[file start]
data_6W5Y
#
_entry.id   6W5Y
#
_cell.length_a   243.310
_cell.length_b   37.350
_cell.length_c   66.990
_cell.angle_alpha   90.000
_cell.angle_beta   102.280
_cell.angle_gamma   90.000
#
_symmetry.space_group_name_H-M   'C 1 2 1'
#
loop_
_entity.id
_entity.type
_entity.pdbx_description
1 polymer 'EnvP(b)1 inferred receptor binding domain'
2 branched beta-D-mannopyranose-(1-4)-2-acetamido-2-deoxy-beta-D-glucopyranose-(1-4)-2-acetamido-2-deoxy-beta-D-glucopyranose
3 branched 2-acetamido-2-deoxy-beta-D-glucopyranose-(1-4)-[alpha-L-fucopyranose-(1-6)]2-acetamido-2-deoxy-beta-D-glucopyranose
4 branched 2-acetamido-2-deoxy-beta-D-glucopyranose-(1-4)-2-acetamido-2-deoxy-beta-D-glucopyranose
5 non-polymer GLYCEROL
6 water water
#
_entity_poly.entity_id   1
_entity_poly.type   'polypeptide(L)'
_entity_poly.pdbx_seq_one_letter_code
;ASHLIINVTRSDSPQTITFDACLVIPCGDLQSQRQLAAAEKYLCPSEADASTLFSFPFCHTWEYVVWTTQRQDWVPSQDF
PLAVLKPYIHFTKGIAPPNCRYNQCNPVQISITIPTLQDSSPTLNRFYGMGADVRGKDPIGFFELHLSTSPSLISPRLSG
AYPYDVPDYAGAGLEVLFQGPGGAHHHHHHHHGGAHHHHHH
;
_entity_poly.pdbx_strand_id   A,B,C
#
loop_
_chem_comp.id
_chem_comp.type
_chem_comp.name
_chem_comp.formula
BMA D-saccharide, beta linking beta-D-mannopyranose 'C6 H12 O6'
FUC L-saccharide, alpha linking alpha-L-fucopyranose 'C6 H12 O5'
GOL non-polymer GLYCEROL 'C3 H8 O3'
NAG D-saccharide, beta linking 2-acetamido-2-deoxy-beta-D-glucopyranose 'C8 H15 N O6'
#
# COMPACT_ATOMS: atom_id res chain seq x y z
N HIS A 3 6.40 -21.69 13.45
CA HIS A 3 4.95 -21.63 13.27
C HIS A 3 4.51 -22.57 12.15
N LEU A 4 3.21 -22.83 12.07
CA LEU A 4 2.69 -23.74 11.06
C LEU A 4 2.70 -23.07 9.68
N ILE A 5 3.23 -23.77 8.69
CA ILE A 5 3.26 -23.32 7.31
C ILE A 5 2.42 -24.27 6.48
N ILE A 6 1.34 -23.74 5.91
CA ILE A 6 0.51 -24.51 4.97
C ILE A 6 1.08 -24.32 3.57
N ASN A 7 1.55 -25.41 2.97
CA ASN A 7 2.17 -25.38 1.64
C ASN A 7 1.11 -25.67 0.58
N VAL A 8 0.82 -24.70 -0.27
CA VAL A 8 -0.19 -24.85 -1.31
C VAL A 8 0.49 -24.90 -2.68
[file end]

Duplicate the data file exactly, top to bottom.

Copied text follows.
data_6W5Y
#
_entry.id   6W5Y
#
_cell.length_a   243.310
_cell.length_b   37.350
_cell.length_c   66.990
_cell.angle_alpha   90.000
_cell.angle_beta   102.280
_cell.angle_gamma   90.000
#
_symmetry.space_group_name_H-M   'C 1 2 1'
#
loop_
_entity.id
_entity.type
_entity.pdbx_description
1 polymer 'EnvP(b)1 inferred receptor binding domain'
2 branched beta-D-mannopyranose-(1-4)-2-acetamido-2-deoxy-beta-D-glucopyranose-(1-4)-2-acetamido-2-deoxy-beta-D-glucopyranose
3 branched 2-acetamido-2-deoxy-beta-D-glucopyranose-(1-4)-[alpha-L-fucopyranose-(1-6)]2-acetamido-2-deoxy-beta-D-glucopyranose
4 branched 2-acetamido-2-deoxy-beta-D-glucopyranose-(1-4)-2-acetamido-2-deoxy-beta-D-glucopyranose
5 non-polymer GLYCEROL
6 water water
#
_entity_poly.entity_id   1
_entity_poly.type   'polypeptide(L)'
_entity_poly.pdbx_seq_one_letter_code
;ASHLIINVTRSDSPQTITFDACLVIPCGDLQSQRQLAAAEKYLCPSEADASTLFSFPFCHTWEYVVWTTQRQDWVPSQDF
PLAVLKPYIHFTKGIAPPNCRYNQCNPVQISITIPTLQDSSPTLNRFYGMGADVRGKDPIGFFELHLSTSPSLISPRLSG
AYPYDVPDYAGAGLEVLFQGPGGAHHHHHHHHGGAHHHHHH
;
_entity_poly.pdbx_strand_id   A,B,C
#
loop_
_chem_comp.id
_chem_comp.type
_chem_comp.name
_chem_comp.formula
BMA D-saccharide, beta linking beta-D-mannopyranose 'C6 H12 O6'
FUC L-saccharide, alpha linking alpha-L-fucopyranose 'C6 H12 O5'
GOL non-polymer GLYCEROL 'C3 H8 O3'
NAG D-saccharide, beta linking 2-acetamido-2-deoxy-beta-D-glucopyranose 'C8 H15 N O6'
#
# COMPACT_ATOMS: atom_id res chain seq x y z
N HIS A 3 6.40 -21.69 13.45
CA HIS A 3 4.95 -21.63 13.27
C HIS A 3 4.51 -22.57 12.15
N LEU A 4 3.21 -22.83 12.07
CA LEU A 4 2.69 -23.74 11.06
C LEU A 4 2.70 -23.07 9.68
N ILE A 5 3.23 -23.77 8.69
CA ILE A 5 3.26 -23.32 7.31
C ILE A 5 2.42 -24.27 6.48
N ILE A 6 1.34 -23.74 5.91
CA ILE A 6 0.51 -24.51 4.97
C ILE A 6 1.08 -24.32 3.57
N ASN A 7 1.55 -25.41 2.97
CA ASN A 7 2.17 -25.38 1.64
C ASN A 7 1.11 -25.67 0.58
N VAL A 8 0.82 -24.70 -0.27
CA VAL A 8 -0.19 -24.85 -1.31
C VAL A 8 0.49 -24.90 -2.68